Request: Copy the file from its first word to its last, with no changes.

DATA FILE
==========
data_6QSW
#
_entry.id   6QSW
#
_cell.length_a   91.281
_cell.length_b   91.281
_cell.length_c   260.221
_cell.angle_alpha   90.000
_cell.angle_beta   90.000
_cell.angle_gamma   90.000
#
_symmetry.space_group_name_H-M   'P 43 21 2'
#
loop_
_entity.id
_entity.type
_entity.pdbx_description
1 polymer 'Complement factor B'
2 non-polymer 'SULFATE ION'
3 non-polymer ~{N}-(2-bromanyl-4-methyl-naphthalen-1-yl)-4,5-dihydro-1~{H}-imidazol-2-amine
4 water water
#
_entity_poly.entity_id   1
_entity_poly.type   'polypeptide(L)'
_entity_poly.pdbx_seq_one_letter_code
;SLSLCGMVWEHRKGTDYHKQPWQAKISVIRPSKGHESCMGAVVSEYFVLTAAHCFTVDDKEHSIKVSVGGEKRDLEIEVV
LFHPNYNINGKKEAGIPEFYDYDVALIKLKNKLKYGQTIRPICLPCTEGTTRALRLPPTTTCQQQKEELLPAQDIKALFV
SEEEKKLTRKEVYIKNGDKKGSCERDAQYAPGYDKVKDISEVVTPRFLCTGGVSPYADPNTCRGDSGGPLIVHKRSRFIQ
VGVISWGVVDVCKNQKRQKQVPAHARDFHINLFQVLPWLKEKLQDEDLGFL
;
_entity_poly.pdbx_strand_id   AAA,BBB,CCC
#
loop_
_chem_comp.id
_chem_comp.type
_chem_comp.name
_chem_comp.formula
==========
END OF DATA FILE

data_6QSW
#
_entry.id   6QSW
#
_cell.length_a   91.281
_cell.length_b   91.281
_cell.length_c   260.221
_cell.angle_alpha   90.000
_cell.angle_beta   90.000
_cell.angle_gamma   90.000
#
_symmetry.space_group_name_H-M   'P 43 21 2'
#
loop_
_entity.id
_entity.type
_entity.pdbx_description
1 polymer 'Complement factor B'
2 non-polymer 'SULFATE ION'
3 non-polymer ~{N}-(2-bromanyl-4-methyl-naphthalen-1-yl)-4,5-dihydro-1~{H}-imidazol-2-amine
4 water water
#
_entity_poly.entity_id   1
_entity_poly.type   'polypeptide(L)'
_entity_poly.pdbx_seq_one_letter_code
;SLSLCGMVWEHRKGTDYHKQPWQAKISVIRPSKGHESCMGAVVSEYFVLTAAHCFTVDDKEHSIKVSVGGEKRDLEIEVV
LFHPNYNINGKKEAGIPEFYDYDVALIKLKNKLKYGQTIRPICLPCTEGTTRALRLPPTTTCQQQKEELLPAQDIKALFV
SEEEKKLTRKEVYIKNGDKKGSCERDAQYAPGYDKVKDISEVVTPRFLCTGGVSPYADPNTCRGDSGGPLIVHKRSRFIQ
VGVISWGVVDVCKNQKRQKQVPAHARDFHINLFQVLPWLKEKLQDEDLGFL
;
_entity_poly.pdbx_strand_id   AAA,BBB,CCC
#
loop_
_chem_comp.id
_chem_comp.type
_chem_comp.name
_chem_comp.formula